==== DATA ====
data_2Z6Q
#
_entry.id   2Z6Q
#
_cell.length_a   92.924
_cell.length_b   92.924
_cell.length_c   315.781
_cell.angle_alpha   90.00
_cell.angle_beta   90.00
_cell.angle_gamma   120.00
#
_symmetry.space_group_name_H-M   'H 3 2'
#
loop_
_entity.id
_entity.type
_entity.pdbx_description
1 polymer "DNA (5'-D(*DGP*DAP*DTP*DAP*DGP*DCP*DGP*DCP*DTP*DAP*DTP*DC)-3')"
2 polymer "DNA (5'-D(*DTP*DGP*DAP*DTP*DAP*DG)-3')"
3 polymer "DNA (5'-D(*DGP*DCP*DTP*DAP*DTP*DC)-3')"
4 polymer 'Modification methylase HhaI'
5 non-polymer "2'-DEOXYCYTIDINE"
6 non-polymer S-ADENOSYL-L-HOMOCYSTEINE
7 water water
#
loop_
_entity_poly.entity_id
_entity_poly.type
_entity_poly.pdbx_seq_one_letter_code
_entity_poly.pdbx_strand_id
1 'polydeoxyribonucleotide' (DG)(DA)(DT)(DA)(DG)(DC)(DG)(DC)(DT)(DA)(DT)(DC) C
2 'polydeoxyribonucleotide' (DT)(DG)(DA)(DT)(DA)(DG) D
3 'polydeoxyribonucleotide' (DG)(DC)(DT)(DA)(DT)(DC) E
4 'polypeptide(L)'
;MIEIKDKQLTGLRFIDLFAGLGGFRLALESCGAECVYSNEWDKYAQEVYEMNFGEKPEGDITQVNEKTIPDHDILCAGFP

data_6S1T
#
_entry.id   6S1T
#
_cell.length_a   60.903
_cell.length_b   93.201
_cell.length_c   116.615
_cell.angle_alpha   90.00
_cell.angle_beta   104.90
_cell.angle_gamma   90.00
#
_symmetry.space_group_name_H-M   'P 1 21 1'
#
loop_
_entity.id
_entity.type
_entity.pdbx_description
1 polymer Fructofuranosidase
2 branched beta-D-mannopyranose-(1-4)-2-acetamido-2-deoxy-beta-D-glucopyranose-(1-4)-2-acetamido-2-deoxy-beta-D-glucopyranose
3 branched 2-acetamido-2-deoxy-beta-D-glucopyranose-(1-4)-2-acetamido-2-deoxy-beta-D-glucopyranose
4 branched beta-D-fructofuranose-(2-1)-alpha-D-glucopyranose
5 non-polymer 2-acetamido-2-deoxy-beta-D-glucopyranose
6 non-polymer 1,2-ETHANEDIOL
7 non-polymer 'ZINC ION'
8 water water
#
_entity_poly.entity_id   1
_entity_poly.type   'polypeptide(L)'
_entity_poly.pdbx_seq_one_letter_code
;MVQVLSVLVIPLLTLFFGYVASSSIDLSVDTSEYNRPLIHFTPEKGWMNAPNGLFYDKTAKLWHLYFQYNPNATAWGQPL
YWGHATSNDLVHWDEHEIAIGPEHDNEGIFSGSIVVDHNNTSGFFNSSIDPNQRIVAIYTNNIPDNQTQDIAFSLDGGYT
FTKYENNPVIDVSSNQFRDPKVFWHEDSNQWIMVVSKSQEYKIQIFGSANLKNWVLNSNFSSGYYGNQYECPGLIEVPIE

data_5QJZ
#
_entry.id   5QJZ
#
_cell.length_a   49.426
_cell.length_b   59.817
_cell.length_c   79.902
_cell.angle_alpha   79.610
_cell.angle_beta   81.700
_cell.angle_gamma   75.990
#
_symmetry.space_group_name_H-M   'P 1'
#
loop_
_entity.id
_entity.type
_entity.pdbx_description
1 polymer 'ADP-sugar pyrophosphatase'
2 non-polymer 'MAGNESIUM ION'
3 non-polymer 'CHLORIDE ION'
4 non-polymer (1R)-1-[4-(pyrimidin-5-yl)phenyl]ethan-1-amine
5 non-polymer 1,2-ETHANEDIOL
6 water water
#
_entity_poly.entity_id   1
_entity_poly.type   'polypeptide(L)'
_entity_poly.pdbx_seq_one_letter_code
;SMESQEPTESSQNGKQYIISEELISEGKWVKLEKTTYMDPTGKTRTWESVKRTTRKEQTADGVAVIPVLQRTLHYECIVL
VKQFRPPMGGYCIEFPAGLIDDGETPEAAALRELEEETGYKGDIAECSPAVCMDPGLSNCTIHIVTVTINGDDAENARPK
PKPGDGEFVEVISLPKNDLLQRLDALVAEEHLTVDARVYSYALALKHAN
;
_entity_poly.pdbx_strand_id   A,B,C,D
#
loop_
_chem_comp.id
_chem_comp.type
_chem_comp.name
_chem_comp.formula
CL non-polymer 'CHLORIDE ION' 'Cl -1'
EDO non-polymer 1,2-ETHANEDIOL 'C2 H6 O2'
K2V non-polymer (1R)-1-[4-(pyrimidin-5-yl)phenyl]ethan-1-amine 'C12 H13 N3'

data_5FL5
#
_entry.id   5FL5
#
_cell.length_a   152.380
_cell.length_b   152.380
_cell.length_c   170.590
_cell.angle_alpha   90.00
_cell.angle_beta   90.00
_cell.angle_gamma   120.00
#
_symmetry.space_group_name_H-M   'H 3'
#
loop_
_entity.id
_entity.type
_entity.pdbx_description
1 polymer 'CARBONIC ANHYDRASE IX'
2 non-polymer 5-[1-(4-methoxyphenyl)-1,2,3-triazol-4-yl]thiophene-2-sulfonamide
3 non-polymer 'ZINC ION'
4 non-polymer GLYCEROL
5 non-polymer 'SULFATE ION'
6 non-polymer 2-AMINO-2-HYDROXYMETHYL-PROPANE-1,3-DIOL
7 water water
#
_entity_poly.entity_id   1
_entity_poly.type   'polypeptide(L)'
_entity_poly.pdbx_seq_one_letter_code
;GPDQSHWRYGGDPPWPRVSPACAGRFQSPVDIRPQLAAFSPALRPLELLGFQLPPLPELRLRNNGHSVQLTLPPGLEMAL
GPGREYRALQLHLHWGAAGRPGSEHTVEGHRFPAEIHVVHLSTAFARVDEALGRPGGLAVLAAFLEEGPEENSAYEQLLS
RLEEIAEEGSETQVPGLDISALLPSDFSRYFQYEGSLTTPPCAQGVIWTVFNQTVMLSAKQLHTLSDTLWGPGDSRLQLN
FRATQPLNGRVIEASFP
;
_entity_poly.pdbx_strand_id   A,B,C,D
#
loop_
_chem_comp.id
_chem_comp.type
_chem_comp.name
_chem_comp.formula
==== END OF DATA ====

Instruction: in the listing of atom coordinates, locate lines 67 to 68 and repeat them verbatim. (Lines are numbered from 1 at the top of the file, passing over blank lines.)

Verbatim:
FTKYENNPVIDVSSNQFRDPKVFWHEDSNQWIMVVSKSQEYKIQIFGSANLKNWVLNSNFSSGYYGNQYECPGLIEVPIE

data_5QJZ